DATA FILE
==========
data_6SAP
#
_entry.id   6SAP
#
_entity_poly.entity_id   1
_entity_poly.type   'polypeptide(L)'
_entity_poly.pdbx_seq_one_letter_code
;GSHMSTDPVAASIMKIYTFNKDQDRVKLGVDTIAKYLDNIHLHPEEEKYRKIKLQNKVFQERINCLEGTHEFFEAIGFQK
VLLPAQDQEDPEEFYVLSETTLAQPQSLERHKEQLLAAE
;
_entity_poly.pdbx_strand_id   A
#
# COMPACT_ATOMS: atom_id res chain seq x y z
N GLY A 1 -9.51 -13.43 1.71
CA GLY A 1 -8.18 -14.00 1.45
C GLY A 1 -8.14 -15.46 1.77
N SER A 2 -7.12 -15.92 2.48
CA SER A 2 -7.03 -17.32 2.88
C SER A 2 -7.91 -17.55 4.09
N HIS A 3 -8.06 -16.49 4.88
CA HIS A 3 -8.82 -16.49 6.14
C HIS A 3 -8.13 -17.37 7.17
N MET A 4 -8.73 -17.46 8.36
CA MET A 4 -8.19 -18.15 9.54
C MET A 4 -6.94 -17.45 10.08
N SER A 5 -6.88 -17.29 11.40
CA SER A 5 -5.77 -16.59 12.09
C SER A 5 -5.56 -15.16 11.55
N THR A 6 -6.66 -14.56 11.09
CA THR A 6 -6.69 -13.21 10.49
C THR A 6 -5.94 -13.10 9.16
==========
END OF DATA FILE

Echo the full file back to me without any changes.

data_6SAP
#
_entry.id   6SAP
#
_entity_poly.entity_id   1
_entity_poly.type   'polypeptide(L)'
_entity_poly.pdbx_seq_one_letter_code
;GSHMSTDPVAASIMKIYTFNKDQDRVKLGVDTIAKYLDNIHLHPEEEKYRKIKLQNKVFQERINCLEGTHEFFEAIGFQK
VLLPAQDQEDPEEFYVLSETTLAQPQSLERHKEQLLAAE
;
_entity_poly.pdbx_strand_id   A
#
# COMPACT_ATOMS: atom_id res chain seq x y z
N GLY A 1 -9.51 -13.43 1.71
CA GLY A 1 -8.18 -14.00 1.45
C GLY A 1 -8.14 -15.46 1.77
N SER A 2 -7.12 -15.92 2.48
CA SER A 2 -7.03 -17.32 2.88
C SER A 2 -7.91 -17.55 4.09
N HIS A 3 -8.06 -16.49 4.88
CA HIS A 3 -8.82 -16.49 6.14
C HIS A 3 -8.13 -17.37 7.17
N MET A 4 -8.73 -17.46 8.36
CA MET A 4 -8.19 -18.15 9.54
C MET A 4 -6.94 -17.45 10.08
N SER A 5 -6.88 -17.29 11.40
CA SER A 5 -5.77 -16.59 12.09
C SER A 5 -5.56 -15.16 11.55
N THR A 6 -6.66 -14.56 11.09
CA THR A 6 -6.69 -13.21 10.49
C THR A 6 -5.94 -13.10 9.16